A town centre office block in Reading could house a total of 182 flats and have its “unattractive” frontage change forever.
Tene Living development company submitted a plan to change the appearance of Soane Point and add apartments to the building in Market Place.
Tene Living has already won permission to convert upper floors of Soane Point from offices into 144 studio flats, with its plan being approved in May.
Now, it’s aiming to add 38 apartments to the site by adding two and three storey extensions to the rear of the building and making changes to the ground floor.
Of those, 19 would be two-bed, 16 would be one-bed and three would have three-bedrooms.
The plan complies with Reading Borough Council’s affordable housing policy of 30 per cent being made affordable.
Of the new homes, five one-beds, five two-beds and one three-bed apartment would be affordable according to the plan.
Tene Living aims to provide new occupants with 20 car parking and 21 cycle parking spaces located to the rear of Soane Point.
32 of the new apartments would be contained in the extensions, and six would be created by changes to the ground floor of the building.
The ground floor shops the Tesco Express and the Puresmile dentists will be retained, with changes being made to the rear of the ground floor to create the new homes.
Furthermore, the frontage of Soane Point could change forever as Tene Living has also submitted designs that would replace its concrete facade with a mix of beige, red, grey and dark grey bricks.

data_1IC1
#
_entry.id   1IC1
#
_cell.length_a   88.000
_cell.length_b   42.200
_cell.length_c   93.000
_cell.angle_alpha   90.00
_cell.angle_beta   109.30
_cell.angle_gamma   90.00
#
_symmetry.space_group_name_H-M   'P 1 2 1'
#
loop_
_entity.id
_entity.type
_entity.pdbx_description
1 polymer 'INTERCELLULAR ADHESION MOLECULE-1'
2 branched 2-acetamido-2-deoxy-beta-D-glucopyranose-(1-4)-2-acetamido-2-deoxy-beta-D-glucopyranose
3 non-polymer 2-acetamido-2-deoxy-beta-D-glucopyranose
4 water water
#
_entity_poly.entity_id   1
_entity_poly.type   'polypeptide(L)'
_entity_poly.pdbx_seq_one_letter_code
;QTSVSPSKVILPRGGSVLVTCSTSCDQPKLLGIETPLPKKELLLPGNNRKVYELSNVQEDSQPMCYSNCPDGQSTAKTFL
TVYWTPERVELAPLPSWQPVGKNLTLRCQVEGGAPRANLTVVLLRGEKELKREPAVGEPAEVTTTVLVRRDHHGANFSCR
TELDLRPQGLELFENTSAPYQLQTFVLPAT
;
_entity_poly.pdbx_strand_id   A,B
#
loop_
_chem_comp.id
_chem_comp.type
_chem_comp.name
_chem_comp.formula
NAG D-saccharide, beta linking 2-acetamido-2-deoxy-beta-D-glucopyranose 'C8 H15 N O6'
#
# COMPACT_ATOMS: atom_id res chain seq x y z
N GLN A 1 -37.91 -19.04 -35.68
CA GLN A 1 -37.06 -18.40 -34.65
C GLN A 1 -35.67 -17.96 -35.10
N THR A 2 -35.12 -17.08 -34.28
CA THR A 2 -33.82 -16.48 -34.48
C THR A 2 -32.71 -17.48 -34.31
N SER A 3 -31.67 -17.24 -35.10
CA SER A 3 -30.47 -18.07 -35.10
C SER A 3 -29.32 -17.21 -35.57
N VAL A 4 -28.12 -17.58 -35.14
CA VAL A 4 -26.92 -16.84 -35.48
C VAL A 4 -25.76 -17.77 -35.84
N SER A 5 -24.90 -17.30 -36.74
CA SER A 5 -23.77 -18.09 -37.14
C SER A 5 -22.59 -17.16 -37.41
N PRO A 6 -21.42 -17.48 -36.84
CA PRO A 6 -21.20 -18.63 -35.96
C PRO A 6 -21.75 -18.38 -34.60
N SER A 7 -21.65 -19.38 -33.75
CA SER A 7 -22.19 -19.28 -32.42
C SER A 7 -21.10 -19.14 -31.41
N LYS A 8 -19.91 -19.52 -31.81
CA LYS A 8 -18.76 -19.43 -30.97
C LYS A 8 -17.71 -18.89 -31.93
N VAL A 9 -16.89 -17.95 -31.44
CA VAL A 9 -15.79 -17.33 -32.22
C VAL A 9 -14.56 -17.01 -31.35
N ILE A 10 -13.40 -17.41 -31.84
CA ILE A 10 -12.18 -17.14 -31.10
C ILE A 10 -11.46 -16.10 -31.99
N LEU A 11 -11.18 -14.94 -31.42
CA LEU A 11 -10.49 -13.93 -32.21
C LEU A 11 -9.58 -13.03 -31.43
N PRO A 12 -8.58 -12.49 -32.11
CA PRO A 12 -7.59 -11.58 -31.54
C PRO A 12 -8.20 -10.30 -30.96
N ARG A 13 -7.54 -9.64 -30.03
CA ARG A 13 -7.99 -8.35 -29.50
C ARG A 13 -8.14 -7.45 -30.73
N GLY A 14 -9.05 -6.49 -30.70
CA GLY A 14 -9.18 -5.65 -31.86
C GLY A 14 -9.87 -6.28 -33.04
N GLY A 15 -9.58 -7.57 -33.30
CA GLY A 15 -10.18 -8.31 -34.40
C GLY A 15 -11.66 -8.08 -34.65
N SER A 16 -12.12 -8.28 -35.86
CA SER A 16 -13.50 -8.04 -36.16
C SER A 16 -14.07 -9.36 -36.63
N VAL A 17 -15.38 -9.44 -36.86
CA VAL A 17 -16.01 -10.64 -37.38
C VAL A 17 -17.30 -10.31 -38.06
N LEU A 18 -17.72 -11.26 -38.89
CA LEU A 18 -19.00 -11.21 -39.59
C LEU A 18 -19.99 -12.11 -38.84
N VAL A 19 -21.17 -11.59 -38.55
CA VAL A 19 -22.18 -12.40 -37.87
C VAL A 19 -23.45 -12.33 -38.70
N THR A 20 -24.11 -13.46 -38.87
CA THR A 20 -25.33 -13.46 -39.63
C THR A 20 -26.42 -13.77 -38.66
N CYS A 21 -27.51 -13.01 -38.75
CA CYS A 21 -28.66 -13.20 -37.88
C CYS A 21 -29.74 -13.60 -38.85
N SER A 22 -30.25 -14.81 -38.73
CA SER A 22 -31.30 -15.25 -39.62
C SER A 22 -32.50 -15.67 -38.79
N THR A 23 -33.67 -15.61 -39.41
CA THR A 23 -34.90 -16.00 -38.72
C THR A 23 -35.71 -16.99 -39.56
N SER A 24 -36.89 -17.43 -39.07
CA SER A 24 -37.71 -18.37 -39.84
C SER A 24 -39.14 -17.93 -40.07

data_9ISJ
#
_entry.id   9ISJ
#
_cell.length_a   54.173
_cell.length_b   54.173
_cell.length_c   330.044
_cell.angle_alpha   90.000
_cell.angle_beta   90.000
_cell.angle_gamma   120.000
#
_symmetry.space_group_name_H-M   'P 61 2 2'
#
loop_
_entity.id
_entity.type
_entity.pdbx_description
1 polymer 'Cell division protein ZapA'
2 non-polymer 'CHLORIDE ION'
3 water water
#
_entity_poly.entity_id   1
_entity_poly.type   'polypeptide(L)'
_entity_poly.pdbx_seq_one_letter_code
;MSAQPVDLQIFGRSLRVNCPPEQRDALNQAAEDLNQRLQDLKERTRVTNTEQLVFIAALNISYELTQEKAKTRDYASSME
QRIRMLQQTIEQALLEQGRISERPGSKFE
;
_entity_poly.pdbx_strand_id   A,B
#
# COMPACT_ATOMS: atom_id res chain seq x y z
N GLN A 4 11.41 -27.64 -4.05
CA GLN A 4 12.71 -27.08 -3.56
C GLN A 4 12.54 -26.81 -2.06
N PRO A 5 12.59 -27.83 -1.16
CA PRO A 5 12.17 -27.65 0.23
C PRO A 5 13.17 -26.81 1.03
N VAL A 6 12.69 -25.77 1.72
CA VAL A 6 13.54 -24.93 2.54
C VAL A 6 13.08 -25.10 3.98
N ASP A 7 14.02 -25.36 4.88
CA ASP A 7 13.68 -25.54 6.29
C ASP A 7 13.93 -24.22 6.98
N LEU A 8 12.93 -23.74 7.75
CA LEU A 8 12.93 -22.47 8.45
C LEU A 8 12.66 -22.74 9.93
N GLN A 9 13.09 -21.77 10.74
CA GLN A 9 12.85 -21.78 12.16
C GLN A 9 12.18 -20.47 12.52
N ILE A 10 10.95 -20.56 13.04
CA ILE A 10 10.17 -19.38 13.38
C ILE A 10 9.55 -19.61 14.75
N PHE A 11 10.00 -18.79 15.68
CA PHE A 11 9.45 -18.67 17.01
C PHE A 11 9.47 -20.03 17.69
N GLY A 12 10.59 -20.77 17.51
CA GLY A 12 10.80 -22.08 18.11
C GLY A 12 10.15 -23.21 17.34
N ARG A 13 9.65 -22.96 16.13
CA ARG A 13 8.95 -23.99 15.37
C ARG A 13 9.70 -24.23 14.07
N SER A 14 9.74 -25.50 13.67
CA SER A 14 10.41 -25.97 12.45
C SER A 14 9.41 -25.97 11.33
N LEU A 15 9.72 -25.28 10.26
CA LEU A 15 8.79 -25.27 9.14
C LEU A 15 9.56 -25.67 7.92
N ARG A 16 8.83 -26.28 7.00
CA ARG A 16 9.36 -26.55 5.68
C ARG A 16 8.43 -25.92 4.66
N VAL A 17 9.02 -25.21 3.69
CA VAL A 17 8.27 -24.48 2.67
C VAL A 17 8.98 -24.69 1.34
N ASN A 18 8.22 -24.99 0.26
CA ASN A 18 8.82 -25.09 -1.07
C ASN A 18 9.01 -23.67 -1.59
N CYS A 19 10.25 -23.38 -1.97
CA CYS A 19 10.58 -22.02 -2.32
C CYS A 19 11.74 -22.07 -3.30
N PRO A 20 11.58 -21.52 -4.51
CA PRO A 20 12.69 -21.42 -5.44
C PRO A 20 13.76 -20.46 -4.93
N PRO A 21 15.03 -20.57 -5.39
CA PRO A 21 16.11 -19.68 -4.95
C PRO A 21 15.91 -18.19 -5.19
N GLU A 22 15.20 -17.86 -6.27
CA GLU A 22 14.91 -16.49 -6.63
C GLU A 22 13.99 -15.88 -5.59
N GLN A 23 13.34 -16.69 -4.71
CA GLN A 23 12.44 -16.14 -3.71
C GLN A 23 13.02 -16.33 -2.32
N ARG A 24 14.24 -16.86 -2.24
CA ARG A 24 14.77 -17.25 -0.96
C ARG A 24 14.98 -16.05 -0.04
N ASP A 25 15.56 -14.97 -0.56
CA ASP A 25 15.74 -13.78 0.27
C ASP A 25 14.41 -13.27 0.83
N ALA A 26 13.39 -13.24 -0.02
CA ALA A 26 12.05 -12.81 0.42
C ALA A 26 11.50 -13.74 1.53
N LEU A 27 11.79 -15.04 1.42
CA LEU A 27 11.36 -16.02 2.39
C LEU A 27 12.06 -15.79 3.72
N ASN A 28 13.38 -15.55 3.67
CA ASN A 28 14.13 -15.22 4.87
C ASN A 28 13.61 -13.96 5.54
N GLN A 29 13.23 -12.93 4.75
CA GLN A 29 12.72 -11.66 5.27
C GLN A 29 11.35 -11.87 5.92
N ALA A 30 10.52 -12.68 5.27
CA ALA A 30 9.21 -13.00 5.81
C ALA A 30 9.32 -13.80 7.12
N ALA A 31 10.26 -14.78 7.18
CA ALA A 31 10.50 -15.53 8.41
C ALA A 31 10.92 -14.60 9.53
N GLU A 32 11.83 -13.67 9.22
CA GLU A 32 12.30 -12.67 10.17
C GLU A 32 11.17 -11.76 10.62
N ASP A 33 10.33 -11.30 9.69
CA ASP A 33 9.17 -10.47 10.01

Planning consultants TP Bennett called the building “unattractive”, arguing changes would improve access to Soane Point and create an engaging and attractive frontage.
Additionally, CGIs show rooftop gardens being created at the top of the building.
To view the application, type reference 221446 into the council’s planning portal.
Permission for the conversion of offices into 144 apartments was granted by the government planning inspector Rachael Pipkin in May.
The decision of the inspector was met with chagrin by councillor Tony Page (Labour, Abbey) who stated the plan would provide future occupants with “rabbit hutches” rather than suitable living accommodation.
The council’s planning department rejected the conversion in May 2021.
However, its ability to oppose the application was limited as conversions from offices into apartments are considered ‘permitted development’.
You can view the approved conversion application using reference 210478.